U: Treat your music like a business. You wouldn’t go to your day job drunk and you shouldn’t perform your set drunk. If you are serious about a career in music, you need to be serious about your music. You have to remember that there are millions of artists out there that are just as hungry as you are. Don’t blow your chance because you took advantage of the free drinks offered to by the venue you are performing at. Have fun, but always stay in control. Always remember, just because you party like a rockstar, it doesn’t make you one.
MM: Like many musical artists who’ve yet to “hit it big” with, say, a hit single or a major record label deal, you’ve had to find time to write and record new music while simultaneously holding down a full-time job. How do you make time for your music or fit it into your very busy schedule and what, if any, advice would you have for aspiring rappers who, like many people, have two to three jobs and almost no free time, in terms of getting their time in the studio in, in spite of their circumstances?
U: The real question is ‘how do I make time for a full-time job while working on music?’ I honestly think about my family and music 24 hours a day. As soon as I clock out of work, it’s family time; as soon as my son goes to sleep, it’s music time. I honestly don’t sleep much and wish that there were more hours in a day, but when you are passionate about something, you find or make time because you have to. Very rarely do I “go out”. I’m all business all the time.
MM: With the advent of social media over the last decade, and especially with Twitter and Instagram having really taken off since your last album, what is your take on how important social media is to musicians today and what, if any, advice would you have for others like you, in terms of how they can best use it to reach new fans and stay in touch with existing ones?
U: Social media makes it easier to get noticed. I mean, you can become a star literally overnight. But I also feel like social media takes away from the art of the music. More people are worried about “getting hits” than about writing great music. There is a fine line and I honestly understand each aspect. I’m looking to walk that tight rope, where my great music is what makes me popular.
MM: In the past, you’ve produced your own beats (or instrumentals) for your tracks, as well as bought some from various producers from around the world. What, if any, advice would you give to your fellow recording artists, with regards to negotiating on the price of beats, recording on a tight budget, or producing their own music to save some money?
U: Do not settle for lackluster beats! Pay the money! You need great production to become a great artist. I was awful at making beats and I realized that, so I purchase all my beats now. I use SoundClick, SoundCloud, and even YouTube to find instrumentals. When negotiating beats, you need to remember that you are in the position of power. There are so many incredible producers out there fighting for your money, and you need to remember that. I’ve gotten exclusive rights to instrumentals for as low as $50.
MM: Now for the old “time machine” question: If you could go back in time and do anything differently, in terms of the songs you’ve recorded, the gigs you’ve performed, and/or the decisions you’ve made with regards to your musical career, what would you change and why?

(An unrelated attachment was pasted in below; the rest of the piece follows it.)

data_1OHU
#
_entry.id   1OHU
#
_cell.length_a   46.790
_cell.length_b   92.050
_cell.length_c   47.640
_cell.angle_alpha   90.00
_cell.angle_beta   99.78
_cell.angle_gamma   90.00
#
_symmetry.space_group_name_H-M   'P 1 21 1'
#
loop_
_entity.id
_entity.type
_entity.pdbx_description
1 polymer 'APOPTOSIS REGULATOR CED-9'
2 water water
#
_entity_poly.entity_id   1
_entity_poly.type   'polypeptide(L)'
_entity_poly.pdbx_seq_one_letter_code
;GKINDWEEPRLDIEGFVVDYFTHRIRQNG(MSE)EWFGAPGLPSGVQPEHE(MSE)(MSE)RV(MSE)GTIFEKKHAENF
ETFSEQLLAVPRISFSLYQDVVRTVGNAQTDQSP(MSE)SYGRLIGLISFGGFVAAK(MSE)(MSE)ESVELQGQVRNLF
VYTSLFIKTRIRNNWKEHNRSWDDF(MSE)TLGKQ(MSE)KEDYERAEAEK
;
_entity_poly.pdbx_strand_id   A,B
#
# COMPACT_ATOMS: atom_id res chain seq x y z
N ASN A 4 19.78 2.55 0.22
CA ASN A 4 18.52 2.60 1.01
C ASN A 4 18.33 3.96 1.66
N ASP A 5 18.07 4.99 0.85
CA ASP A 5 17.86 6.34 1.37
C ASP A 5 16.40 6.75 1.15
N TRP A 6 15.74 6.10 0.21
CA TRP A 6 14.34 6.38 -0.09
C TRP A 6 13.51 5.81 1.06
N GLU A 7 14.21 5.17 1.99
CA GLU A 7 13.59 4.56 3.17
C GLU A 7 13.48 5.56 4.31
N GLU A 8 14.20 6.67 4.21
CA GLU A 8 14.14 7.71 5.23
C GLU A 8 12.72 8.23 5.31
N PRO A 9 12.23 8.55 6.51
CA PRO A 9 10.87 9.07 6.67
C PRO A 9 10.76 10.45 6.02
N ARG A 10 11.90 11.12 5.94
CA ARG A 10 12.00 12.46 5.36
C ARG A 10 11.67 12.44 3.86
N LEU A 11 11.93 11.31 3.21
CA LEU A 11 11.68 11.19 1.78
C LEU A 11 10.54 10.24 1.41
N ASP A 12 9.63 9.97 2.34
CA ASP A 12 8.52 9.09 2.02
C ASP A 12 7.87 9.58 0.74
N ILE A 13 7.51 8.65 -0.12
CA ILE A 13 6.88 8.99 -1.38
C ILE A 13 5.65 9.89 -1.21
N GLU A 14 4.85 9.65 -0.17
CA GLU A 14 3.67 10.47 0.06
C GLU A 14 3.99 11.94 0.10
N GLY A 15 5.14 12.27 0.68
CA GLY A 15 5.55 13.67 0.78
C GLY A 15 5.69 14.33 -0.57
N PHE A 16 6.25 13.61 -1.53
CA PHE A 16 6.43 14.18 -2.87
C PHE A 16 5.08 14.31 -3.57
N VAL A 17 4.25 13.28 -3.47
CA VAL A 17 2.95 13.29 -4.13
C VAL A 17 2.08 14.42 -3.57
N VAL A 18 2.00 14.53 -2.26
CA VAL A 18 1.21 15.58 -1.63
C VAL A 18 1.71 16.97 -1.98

U: I wouldn’t have taken four years off! [laughs] In all honesty, there isn’t a whole lot that I would change; the hard times and the mistakes have taught me a lot of valuable lessons. However, if I had to change one thing, I would not have rushed my last album, ‘The Distance to Existence‘. There are one or two songs on that record that make me cringe when I listen to them, but what is done is done, and I am still very proud of my first record.
MM: Last, but not least, what are your major goals, with regards to your career, say, over the next five years or so, and what does your long-term vision look like, in terms of where you see yourself ten years from now?
U: My short-term goal is to become a top-10-selling, indie hip-hop artist. I love the idea of having complete creative control when it comes to my music. The idea of having someone tell me what to write about is scary. I also want to become a full-time musician within the next two years. I want a passionate “cult” fan base. I also want to perform at Red Rocks Amphitheatre; that place is dope. Long-term, I want to go platinum and move to Hawaii. I’m a simple man. [laughs]
MM: Undecent, it has been a pleasure speaking with you, and I think we here at Manifestation Machine can speak for all our readers when we say that we are all much better off for having had the opportunity to chat with you.
U: The pleasure is all mine, and I hope to speak with you again very soon! Maybe even to do an exclusive interview when my new record drops!
MM: We’ll be here to help spread the word, anytime you need us. Anything for our fellow entrepreneurs.
To learn more about Undecent and/or to hear his one-of-a-kind brand of Fox Valley, Wisconsin-based hip-hop, be sure to visit the following links:
Undecent on SoundCloud: https://soundcloud.com/undecent/
Undecent on YouTube: https://www.youtube.com/channel/UCUhkK9YR2zY-nVMVmDFznbg
Undecent on Facebook: https://www.facebook.com/undecent920/
Undecent on Twitter (@undecent): https://twitter.com/Undecent
Undecent on ReverbNation: https://www.reverbnation.com/undecent
Undecent on BandCamp: https://corycrush.bandcamp.com/
Thank you so much for taking time out of your busy schedule to be here today! We hope you’ve enjoyed reading this interview as much as we enjoyed doing it!